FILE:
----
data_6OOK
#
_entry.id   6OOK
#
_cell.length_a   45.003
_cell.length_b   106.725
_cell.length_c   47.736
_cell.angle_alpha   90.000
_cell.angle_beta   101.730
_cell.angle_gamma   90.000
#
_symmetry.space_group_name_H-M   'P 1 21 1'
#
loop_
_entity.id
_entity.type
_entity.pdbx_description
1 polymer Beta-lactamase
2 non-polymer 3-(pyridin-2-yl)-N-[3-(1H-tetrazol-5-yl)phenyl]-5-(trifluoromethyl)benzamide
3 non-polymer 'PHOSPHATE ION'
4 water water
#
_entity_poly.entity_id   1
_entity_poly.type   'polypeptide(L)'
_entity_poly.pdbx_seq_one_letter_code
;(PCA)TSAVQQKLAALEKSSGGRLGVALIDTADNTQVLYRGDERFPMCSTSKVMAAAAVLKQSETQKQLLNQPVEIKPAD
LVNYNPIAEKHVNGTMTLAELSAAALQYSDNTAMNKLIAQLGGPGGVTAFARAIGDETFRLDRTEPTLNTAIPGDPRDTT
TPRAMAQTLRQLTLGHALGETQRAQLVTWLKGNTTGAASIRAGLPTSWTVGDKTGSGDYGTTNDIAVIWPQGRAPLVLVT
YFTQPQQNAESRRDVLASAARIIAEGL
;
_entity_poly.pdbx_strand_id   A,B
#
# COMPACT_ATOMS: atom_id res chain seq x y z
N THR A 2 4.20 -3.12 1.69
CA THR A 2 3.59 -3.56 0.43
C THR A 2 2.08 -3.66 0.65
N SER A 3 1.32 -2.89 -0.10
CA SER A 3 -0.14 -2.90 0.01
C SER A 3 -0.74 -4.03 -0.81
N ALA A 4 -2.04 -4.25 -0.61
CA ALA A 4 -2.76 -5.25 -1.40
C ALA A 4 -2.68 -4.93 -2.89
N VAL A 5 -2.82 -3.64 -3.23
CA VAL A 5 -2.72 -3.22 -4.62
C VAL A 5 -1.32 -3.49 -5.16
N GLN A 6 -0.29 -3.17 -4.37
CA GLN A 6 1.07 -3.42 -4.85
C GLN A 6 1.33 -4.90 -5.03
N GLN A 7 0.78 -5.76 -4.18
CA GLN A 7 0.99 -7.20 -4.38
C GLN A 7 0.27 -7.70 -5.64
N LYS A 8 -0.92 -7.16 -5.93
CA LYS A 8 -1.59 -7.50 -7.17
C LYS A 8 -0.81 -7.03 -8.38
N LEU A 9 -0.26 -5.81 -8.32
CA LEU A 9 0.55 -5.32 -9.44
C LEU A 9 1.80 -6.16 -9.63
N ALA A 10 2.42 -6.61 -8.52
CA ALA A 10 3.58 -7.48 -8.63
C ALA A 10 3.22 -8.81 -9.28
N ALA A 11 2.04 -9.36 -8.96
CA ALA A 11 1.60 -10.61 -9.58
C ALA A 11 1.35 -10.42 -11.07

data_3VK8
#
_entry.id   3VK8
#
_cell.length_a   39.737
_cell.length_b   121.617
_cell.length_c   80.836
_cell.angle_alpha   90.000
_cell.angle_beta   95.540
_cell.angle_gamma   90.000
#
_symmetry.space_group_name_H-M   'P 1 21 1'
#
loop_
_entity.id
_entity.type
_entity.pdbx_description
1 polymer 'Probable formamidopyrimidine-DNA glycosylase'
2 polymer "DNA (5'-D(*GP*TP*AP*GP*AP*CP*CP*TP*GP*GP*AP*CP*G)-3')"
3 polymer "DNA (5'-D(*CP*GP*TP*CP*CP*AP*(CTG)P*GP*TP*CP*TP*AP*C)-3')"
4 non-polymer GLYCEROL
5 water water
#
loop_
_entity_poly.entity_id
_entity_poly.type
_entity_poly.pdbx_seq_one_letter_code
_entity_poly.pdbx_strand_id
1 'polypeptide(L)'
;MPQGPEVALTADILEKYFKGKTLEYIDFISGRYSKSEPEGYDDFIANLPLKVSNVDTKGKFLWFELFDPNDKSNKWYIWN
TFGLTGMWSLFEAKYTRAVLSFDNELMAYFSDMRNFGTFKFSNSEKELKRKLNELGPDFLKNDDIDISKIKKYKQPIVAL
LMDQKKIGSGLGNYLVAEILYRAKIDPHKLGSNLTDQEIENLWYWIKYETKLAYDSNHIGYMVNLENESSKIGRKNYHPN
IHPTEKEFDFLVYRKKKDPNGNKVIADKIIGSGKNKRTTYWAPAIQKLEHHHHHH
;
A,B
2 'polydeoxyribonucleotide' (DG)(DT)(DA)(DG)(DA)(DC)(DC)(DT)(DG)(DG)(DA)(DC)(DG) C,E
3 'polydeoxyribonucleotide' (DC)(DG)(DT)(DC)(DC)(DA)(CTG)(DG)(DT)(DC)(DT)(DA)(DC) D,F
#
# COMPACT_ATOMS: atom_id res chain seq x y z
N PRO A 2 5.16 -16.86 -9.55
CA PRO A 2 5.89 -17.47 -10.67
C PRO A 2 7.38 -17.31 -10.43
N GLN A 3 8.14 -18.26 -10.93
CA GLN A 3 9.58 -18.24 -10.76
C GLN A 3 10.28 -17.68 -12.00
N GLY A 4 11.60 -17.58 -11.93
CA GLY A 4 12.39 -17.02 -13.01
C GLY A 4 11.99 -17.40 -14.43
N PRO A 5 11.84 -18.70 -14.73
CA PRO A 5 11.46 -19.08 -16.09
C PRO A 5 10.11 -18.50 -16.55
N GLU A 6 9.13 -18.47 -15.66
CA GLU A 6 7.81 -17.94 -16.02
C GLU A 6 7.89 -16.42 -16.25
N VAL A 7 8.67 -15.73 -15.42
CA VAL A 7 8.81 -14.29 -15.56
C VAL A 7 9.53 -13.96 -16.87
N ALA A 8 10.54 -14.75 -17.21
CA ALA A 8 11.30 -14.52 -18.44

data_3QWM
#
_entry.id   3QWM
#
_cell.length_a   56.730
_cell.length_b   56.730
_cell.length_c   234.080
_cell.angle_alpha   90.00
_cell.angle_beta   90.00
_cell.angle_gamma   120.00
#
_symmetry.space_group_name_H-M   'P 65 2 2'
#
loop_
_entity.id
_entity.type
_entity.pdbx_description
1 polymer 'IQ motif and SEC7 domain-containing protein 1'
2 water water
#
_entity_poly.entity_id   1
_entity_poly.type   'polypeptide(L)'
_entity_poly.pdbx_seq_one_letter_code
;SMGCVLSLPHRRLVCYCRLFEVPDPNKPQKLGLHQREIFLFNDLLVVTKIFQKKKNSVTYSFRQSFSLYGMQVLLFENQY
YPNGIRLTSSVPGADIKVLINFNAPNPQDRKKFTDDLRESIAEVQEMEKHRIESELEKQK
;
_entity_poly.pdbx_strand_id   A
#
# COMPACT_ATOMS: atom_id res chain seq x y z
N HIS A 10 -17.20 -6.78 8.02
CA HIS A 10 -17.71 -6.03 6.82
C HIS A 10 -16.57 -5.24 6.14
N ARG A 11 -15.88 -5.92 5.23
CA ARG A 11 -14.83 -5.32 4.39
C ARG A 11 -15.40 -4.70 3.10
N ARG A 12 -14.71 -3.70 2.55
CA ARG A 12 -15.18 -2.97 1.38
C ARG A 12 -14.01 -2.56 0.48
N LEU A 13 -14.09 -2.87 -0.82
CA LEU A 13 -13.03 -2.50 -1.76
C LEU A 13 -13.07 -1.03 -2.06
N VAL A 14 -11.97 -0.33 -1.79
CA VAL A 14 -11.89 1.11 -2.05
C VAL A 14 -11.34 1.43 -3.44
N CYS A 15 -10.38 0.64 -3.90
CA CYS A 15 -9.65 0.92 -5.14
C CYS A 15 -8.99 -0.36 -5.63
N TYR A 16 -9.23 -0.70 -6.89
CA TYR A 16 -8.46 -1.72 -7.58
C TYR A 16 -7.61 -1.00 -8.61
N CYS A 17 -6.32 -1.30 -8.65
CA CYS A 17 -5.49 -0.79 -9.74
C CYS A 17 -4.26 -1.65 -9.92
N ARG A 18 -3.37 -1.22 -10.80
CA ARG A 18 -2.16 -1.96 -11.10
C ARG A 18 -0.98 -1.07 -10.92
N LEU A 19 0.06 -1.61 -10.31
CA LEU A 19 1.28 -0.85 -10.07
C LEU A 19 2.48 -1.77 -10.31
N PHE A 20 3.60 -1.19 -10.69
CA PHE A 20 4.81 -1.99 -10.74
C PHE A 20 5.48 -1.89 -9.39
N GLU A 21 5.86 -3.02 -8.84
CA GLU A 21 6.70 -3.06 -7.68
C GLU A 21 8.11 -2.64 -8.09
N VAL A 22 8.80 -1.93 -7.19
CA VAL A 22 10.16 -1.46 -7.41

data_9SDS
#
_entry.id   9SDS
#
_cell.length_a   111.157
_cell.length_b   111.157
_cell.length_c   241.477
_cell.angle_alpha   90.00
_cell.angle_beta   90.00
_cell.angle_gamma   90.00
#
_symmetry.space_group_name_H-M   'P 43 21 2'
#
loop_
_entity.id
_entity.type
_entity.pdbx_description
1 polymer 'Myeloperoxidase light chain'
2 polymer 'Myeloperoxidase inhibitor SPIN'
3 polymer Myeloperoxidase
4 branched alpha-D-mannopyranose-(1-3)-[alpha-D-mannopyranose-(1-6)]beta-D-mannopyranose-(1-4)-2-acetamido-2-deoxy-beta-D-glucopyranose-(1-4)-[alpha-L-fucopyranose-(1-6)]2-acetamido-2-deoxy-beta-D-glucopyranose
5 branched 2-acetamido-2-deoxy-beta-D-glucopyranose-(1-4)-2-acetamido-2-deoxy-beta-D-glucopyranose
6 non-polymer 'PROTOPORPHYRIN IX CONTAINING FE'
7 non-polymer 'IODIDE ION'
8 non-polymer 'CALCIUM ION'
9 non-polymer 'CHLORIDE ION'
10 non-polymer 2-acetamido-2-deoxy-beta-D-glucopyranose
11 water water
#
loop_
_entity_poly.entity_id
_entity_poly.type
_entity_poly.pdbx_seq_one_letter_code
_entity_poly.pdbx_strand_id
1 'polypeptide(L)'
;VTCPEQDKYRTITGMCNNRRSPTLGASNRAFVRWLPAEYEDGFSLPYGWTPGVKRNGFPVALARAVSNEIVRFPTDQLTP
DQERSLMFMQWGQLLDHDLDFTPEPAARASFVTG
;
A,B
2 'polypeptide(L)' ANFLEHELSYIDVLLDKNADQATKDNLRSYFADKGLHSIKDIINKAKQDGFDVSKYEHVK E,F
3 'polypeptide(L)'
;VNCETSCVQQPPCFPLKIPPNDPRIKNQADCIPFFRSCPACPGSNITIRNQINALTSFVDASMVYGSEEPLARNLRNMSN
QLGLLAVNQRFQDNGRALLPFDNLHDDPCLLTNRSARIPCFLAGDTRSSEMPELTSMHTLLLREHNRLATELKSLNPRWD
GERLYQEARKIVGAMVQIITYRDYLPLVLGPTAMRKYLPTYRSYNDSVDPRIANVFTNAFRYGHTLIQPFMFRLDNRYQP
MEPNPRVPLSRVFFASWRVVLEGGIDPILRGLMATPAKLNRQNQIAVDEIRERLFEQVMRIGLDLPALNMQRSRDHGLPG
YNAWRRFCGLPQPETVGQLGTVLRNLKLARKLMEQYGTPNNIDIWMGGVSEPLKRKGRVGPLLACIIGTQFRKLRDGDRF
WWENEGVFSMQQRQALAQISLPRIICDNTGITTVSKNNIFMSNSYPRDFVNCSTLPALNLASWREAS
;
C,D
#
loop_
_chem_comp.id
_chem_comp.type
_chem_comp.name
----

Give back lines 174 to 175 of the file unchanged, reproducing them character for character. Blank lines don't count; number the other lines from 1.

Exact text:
CA CYS A 17 -5.49 -0.79 -9.74
C CYS A 17 -4.26 -1.65 -9.92